Knack’s analysis owes much to the work of the celebrated sociologist James Coleman, who was among the first to use the concept of social capital in a systematic way. The norms within a community that facilitate cooperation, Coleman showed, pay dividends for the community as a whole. In a 1987 essay, “Norms as Social Capital,” Coleman noted that people act in accordance with norms to avoid social sanctions-a disapproving look, a raised eyebrow, the whispered label of “shirker”-as well as to earn approval. Such social rewards and punishments, he suggests, are internalized by the individual and become part of that person’s own ethic, which then redounds to the benefit of others.
Since adolescence is a particularly important period of life for the adoption of norms, schools can be expected to be an especially important incubator of norms of civic participation. This is why Coleman centered his work on social capital in schools. And if he is correct, we should find a link between strong civic norms at school and engagement in the political process, in both the present and the future. In short, the civic norms at your high school should affect whether you vote.
Although well-known for many years, these ideas have not been put to a careful empirical test, in part because few surveys of students contain detailed contextual information about their school community and track the students into adulthood. Fortunately, the University of Michigan’s pioneering Youth Studies Series (YSS) does both. The YSS began in 1965, when a representative sample of the nation’s high-school seniors and their parents were interviewed. These students were part of a panel, which means that they were surveyed again in later years-1973 and 1982. (Because the first wave of data was collected in 1965, just as the Voting Rights Act was beginning to be implemented and while many African-Americans were still deprived of the vote, I limit my analysis to whites only.)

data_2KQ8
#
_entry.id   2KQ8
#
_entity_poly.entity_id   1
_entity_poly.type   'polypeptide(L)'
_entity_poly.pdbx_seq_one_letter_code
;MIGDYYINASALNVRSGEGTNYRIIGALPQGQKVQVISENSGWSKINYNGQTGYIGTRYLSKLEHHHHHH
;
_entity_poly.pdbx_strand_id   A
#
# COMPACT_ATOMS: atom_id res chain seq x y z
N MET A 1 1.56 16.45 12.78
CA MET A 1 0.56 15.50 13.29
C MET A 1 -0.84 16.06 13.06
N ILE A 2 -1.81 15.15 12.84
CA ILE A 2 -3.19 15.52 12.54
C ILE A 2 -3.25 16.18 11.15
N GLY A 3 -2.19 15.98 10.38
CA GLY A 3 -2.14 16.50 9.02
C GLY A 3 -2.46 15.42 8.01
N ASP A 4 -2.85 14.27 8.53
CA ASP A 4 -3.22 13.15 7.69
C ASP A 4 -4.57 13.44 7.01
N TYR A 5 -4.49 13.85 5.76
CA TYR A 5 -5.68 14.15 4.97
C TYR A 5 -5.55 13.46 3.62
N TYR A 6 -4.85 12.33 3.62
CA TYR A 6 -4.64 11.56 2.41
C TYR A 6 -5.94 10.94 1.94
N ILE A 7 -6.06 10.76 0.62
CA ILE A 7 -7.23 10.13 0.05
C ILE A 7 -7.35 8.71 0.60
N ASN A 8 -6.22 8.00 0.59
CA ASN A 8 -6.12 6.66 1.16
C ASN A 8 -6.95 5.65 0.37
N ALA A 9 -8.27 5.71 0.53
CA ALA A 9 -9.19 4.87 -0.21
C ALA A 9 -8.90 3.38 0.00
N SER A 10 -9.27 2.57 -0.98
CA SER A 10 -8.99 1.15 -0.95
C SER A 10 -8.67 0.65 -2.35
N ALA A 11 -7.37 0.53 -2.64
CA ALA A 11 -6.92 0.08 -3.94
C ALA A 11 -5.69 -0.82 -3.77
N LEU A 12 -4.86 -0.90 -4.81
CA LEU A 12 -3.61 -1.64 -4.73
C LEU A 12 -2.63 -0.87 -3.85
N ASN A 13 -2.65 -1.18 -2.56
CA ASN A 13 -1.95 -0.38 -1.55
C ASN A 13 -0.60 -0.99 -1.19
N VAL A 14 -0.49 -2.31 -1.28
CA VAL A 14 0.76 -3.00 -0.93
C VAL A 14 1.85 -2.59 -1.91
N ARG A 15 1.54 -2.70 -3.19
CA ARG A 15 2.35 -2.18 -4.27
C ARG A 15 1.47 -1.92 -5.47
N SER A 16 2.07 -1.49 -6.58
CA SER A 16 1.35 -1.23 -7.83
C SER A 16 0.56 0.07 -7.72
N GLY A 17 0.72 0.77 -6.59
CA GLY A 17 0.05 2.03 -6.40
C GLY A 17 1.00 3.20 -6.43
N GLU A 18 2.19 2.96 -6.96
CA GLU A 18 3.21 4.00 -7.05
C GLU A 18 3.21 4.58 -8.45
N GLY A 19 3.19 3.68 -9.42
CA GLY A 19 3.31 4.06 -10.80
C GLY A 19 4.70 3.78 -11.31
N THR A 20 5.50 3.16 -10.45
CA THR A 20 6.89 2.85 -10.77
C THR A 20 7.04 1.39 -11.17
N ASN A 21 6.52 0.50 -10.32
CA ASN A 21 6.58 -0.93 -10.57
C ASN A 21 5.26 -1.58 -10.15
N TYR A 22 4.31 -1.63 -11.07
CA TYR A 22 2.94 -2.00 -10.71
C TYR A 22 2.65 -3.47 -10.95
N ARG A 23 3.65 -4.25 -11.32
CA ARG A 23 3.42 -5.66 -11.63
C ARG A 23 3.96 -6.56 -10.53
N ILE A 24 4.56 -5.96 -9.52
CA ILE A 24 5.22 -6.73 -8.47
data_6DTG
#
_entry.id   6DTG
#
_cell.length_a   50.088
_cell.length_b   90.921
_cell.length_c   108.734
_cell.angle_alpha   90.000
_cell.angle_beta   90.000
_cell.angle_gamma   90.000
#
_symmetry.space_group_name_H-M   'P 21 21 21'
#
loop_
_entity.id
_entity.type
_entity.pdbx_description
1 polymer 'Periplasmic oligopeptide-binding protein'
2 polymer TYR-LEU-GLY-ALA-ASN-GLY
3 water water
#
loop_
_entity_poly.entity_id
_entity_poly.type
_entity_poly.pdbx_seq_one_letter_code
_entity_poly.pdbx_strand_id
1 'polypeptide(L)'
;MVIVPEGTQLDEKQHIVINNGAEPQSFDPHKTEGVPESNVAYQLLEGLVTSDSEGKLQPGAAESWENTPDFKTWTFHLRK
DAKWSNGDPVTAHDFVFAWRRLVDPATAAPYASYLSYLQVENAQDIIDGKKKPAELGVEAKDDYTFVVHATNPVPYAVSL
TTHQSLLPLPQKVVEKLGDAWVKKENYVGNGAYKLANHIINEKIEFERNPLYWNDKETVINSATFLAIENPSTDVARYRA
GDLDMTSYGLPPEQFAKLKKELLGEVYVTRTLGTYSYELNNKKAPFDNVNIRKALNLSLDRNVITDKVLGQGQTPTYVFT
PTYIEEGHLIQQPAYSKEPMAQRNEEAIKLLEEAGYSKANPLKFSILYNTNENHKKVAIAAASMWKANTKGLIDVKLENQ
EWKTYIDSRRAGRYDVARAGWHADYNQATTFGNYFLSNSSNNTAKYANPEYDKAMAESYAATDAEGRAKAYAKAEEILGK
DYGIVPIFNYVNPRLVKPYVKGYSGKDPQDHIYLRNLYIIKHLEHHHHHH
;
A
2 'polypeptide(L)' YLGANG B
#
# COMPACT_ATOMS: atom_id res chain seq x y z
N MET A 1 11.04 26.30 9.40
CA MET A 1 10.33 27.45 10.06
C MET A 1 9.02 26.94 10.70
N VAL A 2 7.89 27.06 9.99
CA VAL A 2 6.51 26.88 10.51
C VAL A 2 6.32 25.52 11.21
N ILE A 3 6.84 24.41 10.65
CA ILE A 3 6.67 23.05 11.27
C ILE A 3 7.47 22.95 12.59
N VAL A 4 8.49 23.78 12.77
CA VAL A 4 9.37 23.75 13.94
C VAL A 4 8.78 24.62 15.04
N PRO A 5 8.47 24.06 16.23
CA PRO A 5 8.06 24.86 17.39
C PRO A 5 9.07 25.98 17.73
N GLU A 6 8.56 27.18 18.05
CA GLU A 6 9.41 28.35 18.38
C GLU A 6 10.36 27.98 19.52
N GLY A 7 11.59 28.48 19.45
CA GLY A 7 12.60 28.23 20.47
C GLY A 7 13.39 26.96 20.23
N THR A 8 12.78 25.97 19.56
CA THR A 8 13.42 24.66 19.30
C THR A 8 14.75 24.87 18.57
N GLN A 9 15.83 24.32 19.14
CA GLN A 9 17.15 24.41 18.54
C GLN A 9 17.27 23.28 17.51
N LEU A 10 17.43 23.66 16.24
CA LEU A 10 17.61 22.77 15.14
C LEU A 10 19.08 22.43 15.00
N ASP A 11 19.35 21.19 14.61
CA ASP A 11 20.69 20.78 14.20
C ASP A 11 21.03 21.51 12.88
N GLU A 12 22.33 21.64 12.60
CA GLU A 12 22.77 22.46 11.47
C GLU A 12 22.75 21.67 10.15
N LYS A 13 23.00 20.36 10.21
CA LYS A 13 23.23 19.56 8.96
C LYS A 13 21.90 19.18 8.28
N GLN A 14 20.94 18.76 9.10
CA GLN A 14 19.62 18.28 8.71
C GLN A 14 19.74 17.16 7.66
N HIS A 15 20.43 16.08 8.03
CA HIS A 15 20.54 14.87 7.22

Information was also gathered in 1965 from roughly 125 students from each sample member’s high-school class. These students answered a similar, but shorter, version of the questionnaire given to students who were in the panel. For every question asked of these additional students, average measures for their high schools can be calculated independent of the panel member’s own qualities. For example, the answers will show whether an individual student intends to attend college, and the aggregation of the entire school sample can give an estimate of the percentage of students within that school who plan on going to college.